Horus was considered the initiator god of Egyptian civilization, the celestial god, god of royalty in the sky, of hunting and war. Son of Isis and Osiris, represented with a human body and a falcon’s head, he is one of the most important in the pantheon of the ancient Egyptians, not only because of his lineage or his mythology, but also because each pharaoh when he assumed power was conceived as the carnal representation of Horus on earth. It is therefore not surprising that the Temple of Edfuone of the largest in Egypt, was erected in his honor.


The Edfu Temple is the second largest temple in Egypt today after the Temple of Karnak, and one of the best preserved in the country. Its architectural testimony gives us many inscriptions with fundamental information about life and religion in the years of the pharaohs.

It was built during the Ptolemaic period between 237 BC and 57 BC, after the Greeks, led by Alexander the Great, invaded Egypt in 323 BC. It has a length of 137 meters and a height of 37 meters in an imposing entrance (one of the best preserved facades of ancient Egypt), where you can see the image of Ptolemy XII beating his enemies under the watchful eye of the god Horus.

The first room after the entrance is the hipetra room, surrounded by columns and with walls decorated with aesthetic reliefs. Some of these inscriptions narrate mythological stories about Horus and Isis and about the murder of Osiris at the hands of his brother Seth. The goddess Hathor can also be seen sailing in a boat from the temple of Dendera, and Horus in another from the Temple of Edfu, meeting halfway.

In the first hypostyle hall is the statue of the god Horus wearing the traditional double crown of Upper and Lower Egypt and is highlighted by twelve decorated columns and rooms for the library, offerings and rituals of the priest. In the second hypostyle room, there are reliefs on astronomy and different representations of the sky.

In the central room of the temple, there is an offering table and the ceremonial boat in which Horus sailed during the festivals is carved in granite. There are also reliefs of Ptolemy IV making different offerings and worshiping the gods.

When in 391 A.D. any kind of non-Christian worship was forbidden, the Temple of Edfu was vandalized by Christians. A good part of its reliefs were smashed, most of the roof was burned, and other outrages were committed in order to erase any trace of the Egyptian religion. Fortunately, however, the temple has survived quite well to the present day, mainly thanks to the fact that it was buried for many centuries under more than 12 meters of desert sand.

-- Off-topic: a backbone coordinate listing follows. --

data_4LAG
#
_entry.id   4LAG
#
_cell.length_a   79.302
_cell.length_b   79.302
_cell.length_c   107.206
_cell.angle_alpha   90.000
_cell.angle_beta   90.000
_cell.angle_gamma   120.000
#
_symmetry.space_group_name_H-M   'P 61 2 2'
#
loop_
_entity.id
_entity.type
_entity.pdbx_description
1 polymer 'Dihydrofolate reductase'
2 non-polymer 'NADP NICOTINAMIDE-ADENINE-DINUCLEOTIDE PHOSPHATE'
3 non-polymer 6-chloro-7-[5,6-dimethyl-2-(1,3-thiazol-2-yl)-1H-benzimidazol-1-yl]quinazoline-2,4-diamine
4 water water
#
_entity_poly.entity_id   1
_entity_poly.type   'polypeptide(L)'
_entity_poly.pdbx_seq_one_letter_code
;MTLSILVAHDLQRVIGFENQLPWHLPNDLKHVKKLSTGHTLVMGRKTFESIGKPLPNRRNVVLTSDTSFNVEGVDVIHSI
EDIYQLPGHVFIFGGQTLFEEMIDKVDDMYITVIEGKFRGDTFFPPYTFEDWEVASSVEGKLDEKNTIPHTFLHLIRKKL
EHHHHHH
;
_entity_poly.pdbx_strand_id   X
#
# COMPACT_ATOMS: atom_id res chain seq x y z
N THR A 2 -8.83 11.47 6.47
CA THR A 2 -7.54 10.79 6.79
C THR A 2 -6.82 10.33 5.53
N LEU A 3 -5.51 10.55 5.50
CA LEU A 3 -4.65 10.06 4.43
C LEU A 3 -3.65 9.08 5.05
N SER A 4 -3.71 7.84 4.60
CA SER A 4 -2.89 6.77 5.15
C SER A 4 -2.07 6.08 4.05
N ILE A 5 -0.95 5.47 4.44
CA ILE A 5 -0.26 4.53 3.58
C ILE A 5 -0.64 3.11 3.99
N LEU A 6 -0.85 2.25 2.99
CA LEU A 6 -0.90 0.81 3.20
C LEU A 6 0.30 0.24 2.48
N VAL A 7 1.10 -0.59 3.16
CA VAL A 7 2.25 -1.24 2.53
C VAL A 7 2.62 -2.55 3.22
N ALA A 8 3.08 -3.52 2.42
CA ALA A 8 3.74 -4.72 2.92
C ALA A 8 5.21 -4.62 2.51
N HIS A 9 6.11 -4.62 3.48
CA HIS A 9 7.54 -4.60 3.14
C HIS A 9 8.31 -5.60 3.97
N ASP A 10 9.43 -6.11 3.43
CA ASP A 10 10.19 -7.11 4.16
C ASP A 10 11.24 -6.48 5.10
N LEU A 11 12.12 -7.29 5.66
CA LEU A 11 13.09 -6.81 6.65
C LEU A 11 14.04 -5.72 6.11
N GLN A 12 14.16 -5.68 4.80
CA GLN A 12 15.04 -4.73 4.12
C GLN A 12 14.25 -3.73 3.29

It is believed that inside the Temple of Edfu there was a laboratory where they experimented with different formulas for the creation of ointments and essences that were later used by the French to inspire their famous perfumes. In fact, French archaeologists were the first to carry out the work of unearthing the temple in 1860, thanks to the expedition of Auguste Mariette, after a previous French expedition had documented the existence of the temple in 1798, when the highest parts of the pylons protruded from the sandbanks.

Today it is one of Egypt’s main tourist attractions. In 2005, a visitor information office was added at the entrance of the temple and, the following year, an advanced lighting system was installed for night visits.

How to get to Edfu Temple

Located 135 km north of Aswan, the visit to the Temple of Edfu is usually done in conjunction with the visit to the Temple of Kom Ombo and is part of the Nile cruise package. In case you are not interested in taking the cruise, you can also hire a separate excursion departing from Luxor or Aswan.


The schedule for entering the Temple of Edfu varies according to the time of the year. In summer, it is usually open every day from 6:00 am to 6:00 pm, while in winter the hours are reduced from 6:00 am to 4:00 pm. In any case, before your trip we recommend you to check it on the internet in case there are any changes. There is also the possibility of night visits.

Visit prices

The general entrance fee to Edfu Temple is 60 EGP (Egyptian pounds) for everyone, adults and students. This price does not include the guide service, which we recommend you hire to better enjoy the visit.

The bus excursion from Luxor, including lunch and visit to the Temple of Kom Ombo, costs between 75 and 85 €, while the price of the excursion in the same mode from Aswan ranges between 80 and 90 €.

Photos of the Edfu Temple

Other articles that may interest you...

Kom Ombo Temple

Located on the banks of the Nile and in the city of Kom Ombo, it is a temple whose appearance

Temple of Karnak

The Temple of Karnak is the most imposing of all those preserved in Egypt from the years of the Ancient